How Does a Glucose Solution Affect the Longevity of Cut Flowers?
Project Idea by: Connor Janeski
Plants produce their own food, mainly in their leaves, by a process called photosynthesis. This food-making process uses light, a form of radiant energy, to change carbon dioxide gas and water into oxygen and glucose (a type of sugar needed by plants and animals). Plants can change the sugar into energy, which can be used for all plant processes necessary for life and growth.
Plants have tube-shaped structures called xylem that carry sap from the roots to other parts of the plant. Sap is a liquid solution (a mixture of a liquid with substances dissolved in it) containing nutrients including glucose. When the stem connected to a flower is cut, sap can continue to move through the xylem if the cut end is placed in a liquid. The longevity (the length of life) of a cut flower depends on several things, one being the continued movement of sap to the flower. Without sap, cut flowers will wilt (become limp or droopy). Since plants need glucose to make energy, a project question might be, "What effect does a glucose solution have on the longevity of cut flowers?"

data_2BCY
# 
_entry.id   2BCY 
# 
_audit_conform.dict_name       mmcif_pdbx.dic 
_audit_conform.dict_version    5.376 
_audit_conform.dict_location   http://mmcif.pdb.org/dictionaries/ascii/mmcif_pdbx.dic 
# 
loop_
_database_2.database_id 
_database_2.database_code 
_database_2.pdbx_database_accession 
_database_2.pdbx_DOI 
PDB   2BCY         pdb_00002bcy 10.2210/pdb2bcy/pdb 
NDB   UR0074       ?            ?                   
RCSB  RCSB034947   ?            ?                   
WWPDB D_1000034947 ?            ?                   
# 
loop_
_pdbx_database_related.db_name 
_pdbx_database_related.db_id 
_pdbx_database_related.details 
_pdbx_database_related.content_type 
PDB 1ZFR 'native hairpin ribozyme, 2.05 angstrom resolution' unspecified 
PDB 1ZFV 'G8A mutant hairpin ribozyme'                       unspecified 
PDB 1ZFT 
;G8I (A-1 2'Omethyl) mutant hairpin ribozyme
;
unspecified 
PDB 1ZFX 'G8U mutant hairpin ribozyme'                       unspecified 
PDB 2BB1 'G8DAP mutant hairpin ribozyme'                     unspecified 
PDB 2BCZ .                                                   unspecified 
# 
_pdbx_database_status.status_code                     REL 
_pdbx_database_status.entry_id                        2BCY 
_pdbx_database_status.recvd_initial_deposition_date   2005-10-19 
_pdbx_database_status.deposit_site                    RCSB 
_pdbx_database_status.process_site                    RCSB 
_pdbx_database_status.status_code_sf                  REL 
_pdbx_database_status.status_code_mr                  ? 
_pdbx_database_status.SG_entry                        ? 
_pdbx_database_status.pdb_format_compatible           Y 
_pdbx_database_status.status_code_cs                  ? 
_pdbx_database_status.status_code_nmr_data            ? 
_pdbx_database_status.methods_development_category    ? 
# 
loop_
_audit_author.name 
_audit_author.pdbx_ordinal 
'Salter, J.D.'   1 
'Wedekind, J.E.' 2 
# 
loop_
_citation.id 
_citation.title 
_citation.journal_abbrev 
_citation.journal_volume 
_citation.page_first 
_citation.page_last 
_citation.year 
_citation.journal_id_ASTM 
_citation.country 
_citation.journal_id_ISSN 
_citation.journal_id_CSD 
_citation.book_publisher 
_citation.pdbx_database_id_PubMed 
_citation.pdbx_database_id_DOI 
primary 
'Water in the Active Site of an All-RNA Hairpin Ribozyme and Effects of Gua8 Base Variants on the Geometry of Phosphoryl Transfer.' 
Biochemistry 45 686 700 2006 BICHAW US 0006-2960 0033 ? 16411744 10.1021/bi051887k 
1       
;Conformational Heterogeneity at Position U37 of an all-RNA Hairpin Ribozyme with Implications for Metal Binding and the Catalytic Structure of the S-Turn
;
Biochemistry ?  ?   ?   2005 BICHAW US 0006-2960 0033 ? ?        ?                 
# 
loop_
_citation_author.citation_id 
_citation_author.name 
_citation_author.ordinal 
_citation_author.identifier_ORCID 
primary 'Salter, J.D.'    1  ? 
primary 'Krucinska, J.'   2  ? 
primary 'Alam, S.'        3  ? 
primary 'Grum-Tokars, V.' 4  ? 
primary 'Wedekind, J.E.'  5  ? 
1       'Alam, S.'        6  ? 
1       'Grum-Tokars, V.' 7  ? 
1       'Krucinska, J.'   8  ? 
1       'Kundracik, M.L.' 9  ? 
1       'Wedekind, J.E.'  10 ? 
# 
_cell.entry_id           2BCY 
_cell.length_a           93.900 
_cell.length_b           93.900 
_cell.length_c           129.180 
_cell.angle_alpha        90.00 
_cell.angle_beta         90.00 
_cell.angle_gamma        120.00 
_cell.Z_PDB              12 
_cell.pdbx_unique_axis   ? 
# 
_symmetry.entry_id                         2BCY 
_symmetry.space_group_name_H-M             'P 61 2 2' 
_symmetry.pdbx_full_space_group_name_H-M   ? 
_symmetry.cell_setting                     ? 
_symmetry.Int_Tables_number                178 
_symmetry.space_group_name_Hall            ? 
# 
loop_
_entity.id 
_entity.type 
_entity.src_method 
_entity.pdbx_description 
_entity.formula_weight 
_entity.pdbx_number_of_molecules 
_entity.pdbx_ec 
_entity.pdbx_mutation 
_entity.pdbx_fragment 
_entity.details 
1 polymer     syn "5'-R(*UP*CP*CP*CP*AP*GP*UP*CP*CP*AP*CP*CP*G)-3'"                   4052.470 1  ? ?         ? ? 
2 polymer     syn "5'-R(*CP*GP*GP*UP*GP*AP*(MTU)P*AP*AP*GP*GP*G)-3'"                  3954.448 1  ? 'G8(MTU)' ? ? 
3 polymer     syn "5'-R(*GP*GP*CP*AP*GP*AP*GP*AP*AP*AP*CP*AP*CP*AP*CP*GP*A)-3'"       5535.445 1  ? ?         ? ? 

Clues for Your Investigation
Often, a cut flower quickly dies because microbes (organisms that are too small to be seen with the unaided eye) multiply and form a plug in the end of the cut stems, blocking sap from moving through the xylem. To increase the longevity of cut flowers, it is important to use clean cutting tools and containers, which helps control the growth of stem-plugging microbes. Cutting the stems while holding them under water prevents air bubbles from plugging the stems. Use the same kind of flowers and the same cutting tools and procedure to collect or to prepare purchased flowers.
A source of glucose is white corn syrup. Decide on the amount of syrup that will be used for each test and mix it with distilled water. Put several flowers in a vase or jar containing a different amount of glucose and one with no glucose (the control). Design a method of measuring the longevity of a cut flower. For example, the flower will be considered dead when any part of its petals change color.
Independent Variable: Amount of glucose
Dependent Variable: Longevity of cut flowers
Controlled Variables: Type of flower, how the flower is cut, cutting tools, containers, distilled water, environmental conditions
Control: Distilled water—no glucose
Other Questions to Explore
How would these variables affect the longevity of cut flowers: (1) Water temperature, (2) tap water instead of distilled water, and (3) table sugar instead of corn syrup?
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